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Recombinant TRAIL induces miorelaxating activity in rat aortas, which is abrogated by the induction of diabetes mellitus

      TNF-related apoptosis inducing ligand (TRAIL) is a member of the tumor necrosis factor (TNF) family of cytokines, which exist either as type II membrane or as a soluble protein [
      • Zauli G.
      • Secchiero P.
      The role of the TRAIL/TRAIL-receptors system in hematopoiesis and endothelial cell biology.
      ]. TRAIL interacts with four high-affinity trans-membrane receptors (TRAIL-R1, -R2, -R3 and -R4) as well as with the soluble decoy osteoprotegerin (OPG), all belonging to the apoptosis-inducing TNF-receptor family [
      • Zauli G.
      • Secchiero P.
      The role of the TRAIL/TRAIL-receptors system in hematopoiesis and endothelial cell biology.
      ]. Although the best-characterized activity of TRAIL is represented by its anti-cancer activity [
      • Almasan A.
      • Ashkenazi A.
      Apo2L/TRAIL: apoptosis signaling, biology, and potential for cancer therapy.
      ], it has been recently shown that TRAIL serum levels are decreased in patients affected by atherosclerotic cardiovascular disease [
      • Michowitz Y.
      • Goldstein E.
      • Roth A.
      • et al.
      The involvement of tumor necrosis factor-related apoptosis-inducing ligand (TRAIL) in atherosclerosis.
      ,
      • Schoppet M.
      • Sattler A.M.
      • Schaefer J.R.
      • Hofbauer L.C.
      Osteoprotegerin (OPG) and tumor necrosis factor-related apoptosis-inducing ligand (TRAIL) levels in atherosclerosis.
      ] raising the possibility that circulating soluble TRAIL might also affect vascular biology. In this respect, it has been previously shown that TRAIL induces the in vitro release of nitric oxide by vascular endothelial cells [
      • Zauli G.
      • Pandolfi A.
      • Gonelli A.
      • et al.
      TNF-related apoptosis-inducing ligand (TRAIL) sequentially up-regulates nitric oxide and prostanoid production in primary human endothelial cells.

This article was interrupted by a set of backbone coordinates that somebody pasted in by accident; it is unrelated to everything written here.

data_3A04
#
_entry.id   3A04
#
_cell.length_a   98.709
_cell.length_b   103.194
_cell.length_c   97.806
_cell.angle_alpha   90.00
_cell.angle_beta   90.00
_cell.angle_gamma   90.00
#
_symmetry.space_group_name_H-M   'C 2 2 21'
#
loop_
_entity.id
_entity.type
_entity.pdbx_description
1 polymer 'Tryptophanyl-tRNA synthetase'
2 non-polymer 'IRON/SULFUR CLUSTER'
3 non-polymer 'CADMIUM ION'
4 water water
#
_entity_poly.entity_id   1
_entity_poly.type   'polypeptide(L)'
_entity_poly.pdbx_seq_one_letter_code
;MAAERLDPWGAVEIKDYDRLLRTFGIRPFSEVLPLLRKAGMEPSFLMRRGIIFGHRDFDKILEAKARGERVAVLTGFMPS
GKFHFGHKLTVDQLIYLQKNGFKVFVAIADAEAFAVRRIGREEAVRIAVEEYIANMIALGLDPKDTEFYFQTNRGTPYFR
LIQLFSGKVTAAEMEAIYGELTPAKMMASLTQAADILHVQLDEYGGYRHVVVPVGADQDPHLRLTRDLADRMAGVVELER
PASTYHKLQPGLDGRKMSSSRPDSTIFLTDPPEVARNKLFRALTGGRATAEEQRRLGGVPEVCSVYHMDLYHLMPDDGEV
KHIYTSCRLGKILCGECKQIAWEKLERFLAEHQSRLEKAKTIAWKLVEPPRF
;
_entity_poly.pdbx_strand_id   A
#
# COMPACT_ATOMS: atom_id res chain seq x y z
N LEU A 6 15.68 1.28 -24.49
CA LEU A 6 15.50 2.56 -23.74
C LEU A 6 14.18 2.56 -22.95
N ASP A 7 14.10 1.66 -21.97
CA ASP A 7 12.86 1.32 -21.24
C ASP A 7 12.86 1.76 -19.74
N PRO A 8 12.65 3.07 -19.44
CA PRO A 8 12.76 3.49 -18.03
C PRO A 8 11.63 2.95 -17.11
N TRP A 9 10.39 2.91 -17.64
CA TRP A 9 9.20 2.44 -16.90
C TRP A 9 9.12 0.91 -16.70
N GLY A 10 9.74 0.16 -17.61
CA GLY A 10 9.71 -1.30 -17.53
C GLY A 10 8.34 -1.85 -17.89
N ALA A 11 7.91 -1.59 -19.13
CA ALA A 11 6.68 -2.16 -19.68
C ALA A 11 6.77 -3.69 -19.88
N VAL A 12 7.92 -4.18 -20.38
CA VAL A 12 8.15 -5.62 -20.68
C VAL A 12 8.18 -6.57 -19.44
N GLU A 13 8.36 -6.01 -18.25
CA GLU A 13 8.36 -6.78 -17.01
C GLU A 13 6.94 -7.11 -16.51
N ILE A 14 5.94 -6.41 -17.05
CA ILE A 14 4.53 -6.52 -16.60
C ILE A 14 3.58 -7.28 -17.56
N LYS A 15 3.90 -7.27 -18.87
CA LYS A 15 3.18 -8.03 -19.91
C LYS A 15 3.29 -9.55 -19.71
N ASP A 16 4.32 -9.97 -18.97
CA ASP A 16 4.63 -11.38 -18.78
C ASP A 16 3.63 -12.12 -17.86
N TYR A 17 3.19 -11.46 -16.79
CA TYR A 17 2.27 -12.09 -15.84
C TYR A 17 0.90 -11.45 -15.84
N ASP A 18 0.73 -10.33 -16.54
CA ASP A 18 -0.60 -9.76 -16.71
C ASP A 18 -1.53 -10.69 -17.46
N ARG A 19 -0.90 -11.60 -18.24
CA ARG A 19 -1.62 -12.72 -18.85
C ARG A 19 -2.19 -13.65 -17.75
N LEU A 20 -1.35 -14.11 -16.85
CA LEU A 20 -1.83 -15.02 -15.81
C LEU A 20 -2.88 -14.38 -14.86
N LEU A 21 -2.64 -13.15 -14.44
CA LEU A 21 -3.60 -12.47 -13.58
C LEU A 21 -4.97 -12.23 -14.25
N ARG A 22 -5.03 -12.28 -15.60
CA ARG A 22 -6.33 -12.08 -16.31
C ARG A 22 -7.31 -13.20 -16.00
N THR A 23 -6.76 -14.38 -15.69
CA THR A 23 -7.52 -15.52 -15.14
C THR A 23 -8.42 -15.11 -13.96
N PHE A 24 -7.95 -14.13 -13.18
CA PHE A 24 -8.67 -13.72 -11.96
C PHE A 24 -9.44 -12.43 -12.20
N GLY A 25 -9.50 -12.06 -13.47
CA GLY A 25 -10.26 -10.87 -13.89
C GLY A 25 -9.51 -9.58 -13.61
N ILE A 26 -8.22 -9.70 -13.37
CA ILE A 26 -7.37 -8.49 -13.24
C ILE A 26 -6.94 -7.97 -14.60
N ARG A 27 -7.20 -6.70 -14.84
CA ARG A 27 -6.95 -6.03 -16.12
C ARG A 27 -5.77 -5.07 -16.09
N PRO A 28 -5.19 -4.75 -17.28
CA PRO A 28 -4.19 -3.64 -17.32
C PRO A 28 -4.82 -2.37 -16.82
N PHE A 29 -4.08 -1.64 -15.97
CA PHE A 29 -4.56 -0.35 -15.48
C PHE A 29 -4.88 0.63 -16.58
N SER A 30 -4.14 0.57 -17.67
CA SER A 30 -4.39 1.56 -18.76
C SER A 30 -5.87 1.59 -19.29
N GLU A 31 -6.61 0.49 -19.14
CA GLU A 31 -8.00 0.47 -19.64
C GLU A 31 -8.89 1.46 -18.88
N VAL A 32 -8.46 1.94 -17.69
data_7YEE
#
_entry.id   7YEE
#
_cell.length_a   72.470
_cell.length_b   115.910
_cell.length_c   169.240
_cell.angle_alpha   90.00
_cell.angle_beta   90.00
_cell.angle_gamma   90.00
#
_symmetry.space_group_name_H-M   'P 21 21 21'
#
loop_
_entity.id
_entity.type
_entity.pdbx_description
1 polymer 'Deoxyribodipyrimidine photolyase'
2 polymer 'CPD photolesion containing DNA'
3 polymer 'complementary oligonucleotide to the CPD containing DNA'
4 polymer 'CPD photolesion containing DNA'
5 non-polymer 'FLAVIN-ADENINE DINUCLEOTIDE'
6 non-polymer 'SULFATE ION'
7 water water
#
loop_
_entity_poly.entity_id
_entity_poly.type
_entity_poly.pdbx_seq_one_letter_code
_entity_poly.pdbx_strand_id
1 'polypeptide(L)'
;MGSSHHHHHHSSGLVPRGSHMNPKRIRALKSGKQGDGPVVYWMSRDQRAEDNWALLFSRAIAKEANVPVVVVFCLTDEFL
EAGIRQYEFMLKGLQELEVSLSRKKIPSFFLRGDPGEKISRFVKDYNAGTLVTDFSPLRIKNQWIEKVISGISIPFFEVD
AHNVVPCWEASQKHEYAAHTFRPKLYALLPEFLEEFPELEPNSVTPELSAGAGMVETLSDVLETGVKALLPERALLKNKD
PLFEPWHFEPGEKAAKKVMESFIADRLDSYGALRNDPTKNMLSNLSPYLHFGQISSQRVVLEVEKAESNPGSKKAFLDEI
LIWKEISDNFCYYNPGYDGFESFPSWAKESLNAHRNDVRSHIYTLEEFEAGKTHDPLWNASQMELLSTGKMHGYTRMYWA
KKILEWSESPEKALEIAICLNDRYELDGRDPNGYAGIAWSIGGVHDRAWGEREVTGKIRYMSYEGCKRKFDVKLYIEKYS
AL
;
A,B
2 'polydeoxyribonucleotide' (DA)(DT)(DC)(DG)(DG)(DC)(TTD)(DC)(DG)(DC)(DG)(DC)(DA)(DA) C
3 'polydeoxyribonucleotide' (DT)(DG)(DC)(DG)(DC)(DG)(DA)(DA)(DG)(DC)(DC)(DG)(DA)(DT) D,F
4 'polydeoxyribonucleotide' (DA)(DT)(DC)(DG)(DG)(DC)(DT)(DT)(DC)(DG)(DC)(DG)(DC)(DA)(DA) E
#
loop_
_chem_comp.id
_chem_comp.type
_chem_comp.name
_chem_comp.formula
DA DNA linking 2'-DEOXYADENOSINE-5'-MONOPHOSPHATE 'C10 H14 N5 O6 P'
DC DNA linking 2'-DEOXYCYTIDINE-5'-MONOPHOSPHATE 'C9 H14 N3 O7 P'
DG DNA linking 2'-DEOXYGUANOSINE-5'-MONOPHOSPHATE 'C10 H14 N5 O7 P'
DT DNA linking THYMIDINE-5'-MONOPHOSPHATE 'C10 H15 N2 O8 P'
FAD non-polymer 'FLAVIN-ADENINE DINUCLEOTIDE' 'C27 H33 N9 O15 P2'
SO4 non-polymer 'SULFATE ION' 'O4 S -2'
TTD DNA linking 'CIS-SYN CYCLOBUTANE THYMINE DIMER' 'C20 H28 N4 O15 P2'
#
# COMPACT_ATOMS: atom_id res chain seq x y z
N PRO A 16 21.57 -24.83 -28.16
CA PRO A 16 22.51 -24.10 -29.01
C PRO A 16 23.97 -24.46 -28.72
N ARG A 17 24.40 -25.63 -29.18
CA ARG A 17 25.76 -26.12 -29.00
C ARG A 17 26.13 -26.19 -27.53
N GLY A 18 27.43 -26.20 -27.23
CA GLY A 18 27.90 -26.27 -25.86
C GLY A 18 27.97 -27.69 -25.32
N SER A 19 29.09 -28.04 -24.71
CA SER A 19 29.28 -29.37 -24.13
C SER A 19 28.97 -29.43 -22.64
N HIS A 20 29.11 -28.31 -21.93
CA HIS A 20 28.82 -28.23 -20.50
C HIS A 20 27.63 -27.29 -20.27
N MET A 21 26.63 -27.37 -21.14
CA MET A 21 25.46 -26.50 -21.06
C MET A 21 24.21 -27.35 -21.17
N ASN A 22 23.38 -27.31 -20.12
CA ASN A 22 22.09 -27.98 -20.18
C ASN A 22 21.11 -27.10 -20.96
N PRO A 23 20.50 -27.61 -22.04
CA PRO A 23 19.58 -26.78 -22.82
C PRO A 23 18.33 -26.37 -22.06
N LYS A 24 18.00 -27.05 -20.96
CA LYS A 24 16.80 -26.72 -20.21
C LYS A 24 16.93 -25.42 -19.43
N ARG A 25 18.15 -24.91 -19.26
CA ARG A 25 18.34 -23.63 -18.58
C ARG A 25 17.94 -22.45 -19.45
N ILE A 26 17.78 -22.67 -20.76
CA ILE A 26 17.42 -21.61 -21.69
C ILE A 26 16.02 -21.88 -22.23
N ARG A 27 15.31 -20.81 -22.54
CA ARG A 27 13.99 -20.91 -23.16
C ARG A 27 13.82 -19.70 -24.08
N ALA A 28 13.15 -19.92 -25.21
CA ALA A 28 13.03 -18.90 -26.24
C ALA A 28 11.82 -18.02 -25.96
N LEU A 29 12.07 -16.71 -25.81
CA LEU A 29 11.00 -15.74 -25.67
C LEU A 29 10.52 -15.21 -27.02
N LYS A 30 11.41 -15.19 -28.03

]. In order to explore the in vivo relevance of these in vitro findings, we have assessed the vascular reactivity in response to recombinant TRAIL in a more intact paradigm. For this purpose, rings (4 mm long) from rat thoracic aorta were obtained as previously described [
      • Zanetti M.
      • Sato J.
      • Katusic Z.S.
      • O’Brien T.
      Gene transfer of superoxide dismutase isoforms reverses endothelial dysfunction in diabetic rabbit aorta.
      ] by both control (3-month-old male non-diabetic Wistar rats receiving vehicle infusion) and rats in which diabetes mellitus was induced by injecting 40 mg/kg streptozotocin (SZT, Sigma Chemicals, St. Louis, MO). All animal procedures were approved by the Animal Care Committee of the University of Trieste. After sacrifice of the animals, aortas were harvested, cleaned of connective tissue and vascular reactivity was analyzed in ex vivo immediately after harvest. During submaximal contraction with phenylephrine, incubation of aortic segments in the presence of increasing (up to 1000 ng/ml) concentrations of recombinant human TRAIL, produced as described [
      • Zanetti M.
      • Sato J.
      • Katusic Z.S.
      • O’Brien T.
      Gene transfer of superoxide dismutase isoforms reverses endothelial dysfunction in diabetic rabbit aorta.
      ], resulted in significant (p < 0.01) vaso-relaxation (Fig. 1A ). The effect was dose-dependent and was completely abolished by pre-incubation of the rat aortic rings with L-NAME, clearly indicating that the NOS pathway played a key role in mediating the myo-relaxating activity of TRAIL. In parallel, we have investigated whether the induction of diabetes mellitus might affect the relaxating activity of aortic rings in response to TRAIL. Diabetes mellitus was induced by destruction of pancreatic islet cells by treating rats with SZT (40 mg/kg). Non-fasting blood glucose concentrations of both SZT-diabetic rats (SZT, n = 10) and age-matched control non-diabetic rats treated with vehicle (n = 10) were measured at days 5 and 15, when animals were sacrificed with CO2. The loss of insulin secretion triggered stable hyperglycemia, as evaluated by blood glucose measurement using an AccuCheck glucose monitor (Roche, Indianapolis, IN): 260 ± 46 and 295 ± 55 in diabetic rats at days 5 and 15 after diabetic induction, respectively, versus 89 ± 8 in control rats. Relaxation to TRAIL was completely abrogated in aortic rings obtained from SZT-induced diabetic rats (Fig. 1B).
      Figure thumbnail gr1
      Fig. 1TRAIL-induced mio-relaxation in ex vivo experiments on isolated rat aortic rings. (A) During submaximal contraction with phenylephrine, aortic segments were incubated with increasing (up to 1000 ng/ml) concentrations of recombinant TRAIL, in the absence or in the presence of L-NAME. Data are expressed as means ± S.D. of eight separate experiments performed in duplicate. (B) During submaximal contraction with phenylephrine, aortic segments were incubated with increasing (up to 1000 ng/ml) concentrations of recombinant TRAIL. Data are expressed as means ± S.D. of three separate experiments performed in duplicate.

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